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Object Spotlight: Sundial

George Washington ran Mount Vernon in the same manner he managed the Continental Army and new American government: through careful time management, close attention to detail, and a taskmaster’s sense of duty.

It’s no surprise, therefore, that Washington placed a large brass horizontal sundial at the heart of his plantation. Mounted atop a white painted wood post in the center of the lawn in front of his mansion, the sundial was a visual reminder of the importance of time to all who passed it.

Though almost impossible to believe today – an age when accurate timekeeping devices surround us and can dictate our lives down to fractions of a second – sundials in the 18th century could be more reliable and were more widely available than clocks and watches when it came to translating the movements of the earth through the heavens.

How sundials work is very simple: the sun casts a shadow of the gnomon (the vertical part) onto the dial plate, which is marked with hour and minute lines. Washington’s sundial records the hours in Roman numerals from 5 a.m. to 7 p.m. (it only works during the day), plus the half hours, every twenty minutes, and even the individual minutes.

But sundials are not as rudimentary as they might appear. Because they rely on the sun’s rays, their accuracy depends on calibrating the hour and minute marks and the angle of the gnomon to their location on the earth (expressed in degrees of latitude and longitude). The most accurate sundials, in fact, are designed to be used in just one spot. Sundials must also be aligned to the true or celestial north to work properly. Although a local American craftsman could have made Washington’s sundial, it has no visible maker’s marks and could have been an English export adjusted to accommodate Mount Vernon’s location.

George Washington’s original sundial was removed by the Mansion’s last owner, John Augustine Washington III, sometime after the Mount Vernon Ladies’ Association purchased the estate in 1858. His son, Lawrence Washington, inherited it but gave it away as a gift. Eighty years later, the Ladies’ Association purchased it back. Today visitors can tell time the 18th-century way using the reproduction sundial in front of the Mansion and can find the original on permanent display in the Scott Gallery in the Reynolds Museum.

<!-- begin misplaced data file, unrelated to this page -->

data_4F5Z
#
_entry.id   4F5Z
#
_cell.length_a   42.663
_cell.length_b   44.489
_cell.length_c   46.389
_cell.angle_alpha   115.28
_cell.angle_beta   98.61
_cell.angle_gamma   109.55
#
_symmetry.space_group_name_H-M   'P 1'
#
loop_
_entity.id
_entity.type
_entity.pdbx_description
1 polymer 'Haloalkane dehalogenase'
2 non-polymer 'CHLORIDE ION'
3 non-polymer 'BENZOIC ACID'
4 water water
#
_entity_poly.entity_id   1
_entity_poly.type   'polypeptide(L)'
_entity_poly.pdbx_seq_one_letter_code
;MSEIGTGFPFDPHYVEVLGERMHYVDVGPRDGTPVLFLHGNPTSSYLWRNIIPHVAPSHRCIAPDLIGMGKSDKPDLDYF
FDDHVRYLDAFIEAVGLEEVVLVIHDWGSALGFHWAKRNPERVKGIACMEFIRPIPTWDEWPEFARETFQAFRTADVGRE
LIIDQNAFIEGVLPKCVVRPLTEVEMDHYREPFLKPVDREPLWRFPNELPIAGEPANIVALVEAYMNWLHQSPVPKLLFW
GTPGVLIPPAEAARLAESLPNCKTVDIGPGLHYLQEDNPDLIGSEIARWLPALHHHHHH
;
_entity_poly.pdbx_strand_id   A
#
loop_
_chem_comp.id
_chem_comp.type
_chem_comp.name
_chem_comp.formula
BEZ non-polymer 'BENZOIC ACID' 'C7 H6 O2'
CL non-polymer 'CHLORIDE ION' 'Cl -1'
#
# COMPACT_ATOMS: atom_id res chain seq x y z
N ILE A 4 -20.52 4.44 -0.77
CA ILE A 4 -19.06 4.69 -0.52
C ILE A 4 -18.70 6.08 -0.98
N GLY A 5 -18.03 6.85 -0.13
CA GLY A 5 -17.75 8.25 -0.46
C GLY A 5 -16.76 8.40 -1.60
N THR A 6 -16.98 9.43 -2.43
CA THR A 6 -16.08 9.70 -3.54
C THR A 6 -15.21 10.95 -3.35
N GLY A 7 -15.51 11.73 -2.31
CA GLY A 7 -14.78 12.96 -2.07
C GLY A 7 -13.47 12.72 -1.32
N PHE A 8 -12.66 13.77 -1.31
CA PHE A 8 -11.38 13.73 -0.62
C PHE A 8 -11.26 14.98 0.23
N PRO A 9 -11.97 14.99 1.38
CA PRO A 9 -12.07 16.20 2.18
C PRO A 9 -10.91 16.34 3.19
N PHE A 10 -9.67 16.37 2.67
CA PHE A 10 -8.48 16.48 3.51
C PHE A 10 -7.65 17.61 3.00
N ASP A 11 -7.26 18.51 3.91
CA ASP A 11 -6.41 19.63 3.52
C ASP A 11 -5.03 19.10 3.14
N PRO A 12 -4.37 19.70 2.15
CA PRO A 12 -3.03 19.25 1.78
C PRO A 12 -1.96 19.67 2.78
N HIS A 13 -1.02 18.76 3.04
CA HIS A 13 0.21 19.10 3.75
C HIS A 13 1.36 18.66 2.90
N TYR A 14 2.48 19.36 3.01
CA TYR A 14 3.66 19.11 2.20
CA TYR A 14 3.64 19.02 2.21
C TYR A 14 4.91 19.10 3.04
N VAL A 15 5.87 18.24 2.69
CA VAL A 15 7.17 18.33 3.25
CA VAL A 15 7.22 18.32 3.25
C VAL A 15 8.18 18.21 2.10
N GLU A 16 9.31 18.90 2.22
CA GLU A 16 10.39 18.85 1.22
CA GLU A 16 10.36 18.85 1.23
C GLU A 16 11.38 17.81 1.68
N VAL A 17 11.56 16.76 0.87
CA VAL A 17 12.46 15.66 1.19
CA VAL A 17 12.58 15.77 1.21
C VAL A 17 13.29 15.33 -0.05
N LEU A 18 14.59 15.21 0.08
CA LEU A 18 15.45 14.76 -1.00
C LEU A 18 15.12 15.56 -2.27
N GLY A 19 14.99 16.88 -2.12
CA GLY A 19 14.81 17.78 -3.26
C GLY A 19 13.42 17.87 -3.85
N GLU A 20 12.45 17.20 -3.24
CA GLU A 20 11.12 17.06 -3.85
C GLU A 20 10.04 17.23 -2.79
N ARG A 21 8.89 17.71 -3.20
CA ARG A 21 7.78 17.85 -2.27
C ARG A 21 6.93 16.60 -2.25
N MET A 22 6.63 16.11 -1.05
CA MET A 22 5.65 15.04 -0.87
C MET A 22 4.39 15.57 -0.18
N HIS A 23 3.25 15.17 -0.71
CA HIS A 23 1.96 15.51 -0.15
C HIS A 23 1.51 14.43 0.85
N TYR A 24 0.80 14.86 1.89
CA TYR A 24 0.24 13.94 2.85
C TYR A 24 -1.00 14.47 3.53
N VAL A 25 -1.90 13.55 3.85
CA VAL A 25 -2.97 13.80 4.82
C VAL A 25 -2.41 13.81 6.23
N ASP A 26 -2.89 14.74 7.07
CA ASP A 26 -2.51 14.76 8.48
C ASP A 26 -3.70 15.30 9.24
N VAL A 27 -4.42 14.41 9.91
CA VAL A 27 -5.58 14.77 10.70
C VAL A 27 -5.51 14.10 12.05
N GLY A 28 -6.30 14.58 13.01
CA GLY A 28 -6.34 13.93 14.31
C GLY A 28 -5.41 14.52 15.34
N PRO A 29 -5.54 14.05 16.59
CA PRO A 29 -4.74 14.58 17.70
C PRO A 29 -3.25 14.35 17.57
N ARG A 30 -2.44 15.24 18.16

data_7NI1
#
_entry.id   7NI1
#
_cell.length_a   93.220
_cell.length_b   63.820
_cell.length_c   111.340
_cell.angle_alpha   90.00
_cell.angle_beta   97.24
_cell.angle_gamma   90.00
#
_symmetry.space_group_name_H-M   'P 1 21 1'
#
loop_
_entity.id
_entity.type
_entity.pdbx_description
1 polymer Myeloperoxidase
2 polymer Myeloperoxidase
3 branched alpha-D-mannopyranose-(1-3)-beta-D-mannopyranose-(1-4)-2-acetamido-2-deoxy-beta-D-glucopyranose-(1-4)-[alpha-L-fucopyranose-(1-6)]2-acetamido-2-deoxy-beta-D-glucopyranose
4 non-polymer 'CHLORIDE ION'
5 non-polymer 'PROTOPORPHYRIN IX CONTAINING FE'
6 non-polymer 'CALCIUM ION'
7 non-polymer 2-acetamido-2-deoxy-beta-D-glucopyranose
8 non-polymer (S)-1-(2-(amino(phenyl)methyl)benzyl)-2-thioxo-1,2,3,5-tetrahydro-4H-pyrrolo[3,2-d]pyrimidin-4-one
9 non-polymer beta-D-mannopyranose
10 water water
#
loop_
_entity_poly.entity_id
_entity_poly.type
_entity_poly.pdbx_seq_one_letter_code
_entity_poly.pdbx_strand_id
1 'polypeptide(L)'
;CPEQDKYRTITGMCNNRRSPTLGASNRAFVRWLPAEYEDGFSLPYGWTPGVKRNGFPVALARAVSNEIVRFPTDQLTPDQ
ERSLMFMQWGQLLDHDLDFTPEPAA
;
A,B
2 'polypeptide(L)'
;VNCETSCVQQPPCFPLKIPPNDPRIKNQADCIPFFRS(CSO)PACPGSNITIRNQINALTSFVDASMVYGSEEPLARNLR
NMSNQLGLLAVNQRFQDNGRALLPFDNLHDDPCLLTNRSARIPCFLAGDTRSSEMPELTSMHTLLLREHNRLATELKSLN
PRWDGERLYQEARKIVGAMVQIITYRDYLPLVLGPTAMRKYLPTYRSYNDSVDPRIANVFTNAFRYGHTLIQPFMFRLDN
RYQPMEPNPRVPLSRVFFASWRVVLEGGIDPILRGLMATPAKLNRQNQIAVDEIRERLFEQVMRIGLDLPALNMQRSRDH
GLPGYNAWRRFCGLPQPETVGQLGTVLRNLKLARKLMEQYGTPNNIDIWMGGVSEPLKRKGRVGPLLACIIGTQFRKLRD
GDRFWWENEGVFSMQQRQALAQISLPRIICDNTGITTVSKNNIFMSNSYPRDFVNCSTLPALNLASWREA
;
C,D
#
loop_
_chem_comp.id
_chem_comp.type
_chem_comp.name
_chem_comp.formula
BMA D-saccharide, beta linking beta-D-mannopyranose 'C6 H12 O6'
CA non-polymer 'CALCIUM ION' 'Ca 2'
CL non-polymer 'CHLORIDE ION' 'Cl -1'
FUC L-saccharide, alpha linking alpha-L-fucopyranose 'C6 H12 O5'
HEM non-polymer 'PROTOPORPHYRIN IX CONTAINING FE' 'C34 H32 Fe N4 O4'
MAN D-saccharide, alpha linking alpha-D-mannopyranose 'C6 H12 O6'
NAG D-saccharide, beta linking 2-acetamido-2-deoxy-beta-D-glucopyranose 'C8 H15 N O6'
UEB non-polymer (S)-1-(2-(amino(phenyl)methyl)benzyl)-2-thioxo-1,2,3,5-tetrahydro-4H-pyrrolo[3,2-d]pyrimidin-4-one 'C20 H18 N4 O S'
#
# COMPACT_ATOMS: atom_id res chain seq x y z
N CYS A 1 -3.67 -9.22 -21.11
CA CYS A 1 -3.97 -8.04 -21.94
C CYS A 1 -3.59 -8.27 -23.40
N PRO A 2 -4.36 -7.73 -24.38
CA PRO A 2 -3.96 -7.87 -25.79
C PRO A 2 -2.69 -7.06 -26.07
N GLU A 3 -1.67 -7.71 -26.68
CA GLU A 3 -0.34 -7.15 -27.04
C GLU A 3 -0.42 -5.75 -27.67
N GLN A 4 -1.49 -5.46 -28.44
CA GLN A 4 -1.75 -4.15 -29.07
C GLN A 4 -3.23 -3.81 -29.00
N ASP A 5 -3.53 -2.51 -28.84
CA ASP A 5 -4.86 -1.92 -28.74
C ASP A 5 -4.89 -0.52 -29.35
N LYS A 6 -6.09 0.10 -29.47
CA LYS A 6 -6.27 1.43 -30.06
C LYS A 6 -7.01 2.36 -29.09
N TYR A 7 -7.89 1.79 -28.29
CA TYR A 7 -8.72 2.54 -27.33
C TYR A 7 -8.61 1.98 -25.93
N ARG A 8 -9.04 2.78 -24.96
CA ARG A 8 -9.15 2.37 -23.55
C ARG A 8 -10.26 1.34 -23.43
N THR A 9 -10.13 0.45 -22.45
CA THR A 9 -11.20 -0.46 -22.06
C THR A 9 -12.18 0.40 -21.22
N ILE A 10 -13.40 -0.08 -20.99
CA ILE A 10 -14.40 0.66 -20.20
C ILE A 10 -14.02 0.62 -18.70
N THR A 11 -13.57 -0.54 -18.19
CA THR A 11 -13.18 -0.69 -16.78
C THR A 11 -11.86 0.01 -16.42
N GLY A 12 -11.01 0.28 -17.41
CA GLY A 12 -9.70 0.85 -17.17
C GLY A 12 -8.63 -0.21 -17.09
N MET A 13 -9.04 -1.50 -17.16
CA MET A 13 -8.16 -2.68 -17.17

The above blog post was written by Laura Simo and Becca Milfeld.

Object Spotlight is a regular feature on George Washington Wired that highlights some of the household belongings that Washington came into contact with. Check out Mount Vernon’s eMuseum to find more of Washington’s belongings.

Gift of Annie Burr Jennings, Vice Regent for Connecticut, 1938 [W-715]

[l1]You can see it in Edward Savage
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Portraits in Schools

Kids holding George Washington Portrait

Mount Vernon recently invited K-12 schools nationwide to request framed portraits of George Washington to display in a respectful, prominent place.

The response was overwhelming: thousands of schools submitted letters! Along with the portrait, schools received curriculum materials to help explore our first president’s contributions.

Where has George Washington gone back to school? Click here to see!

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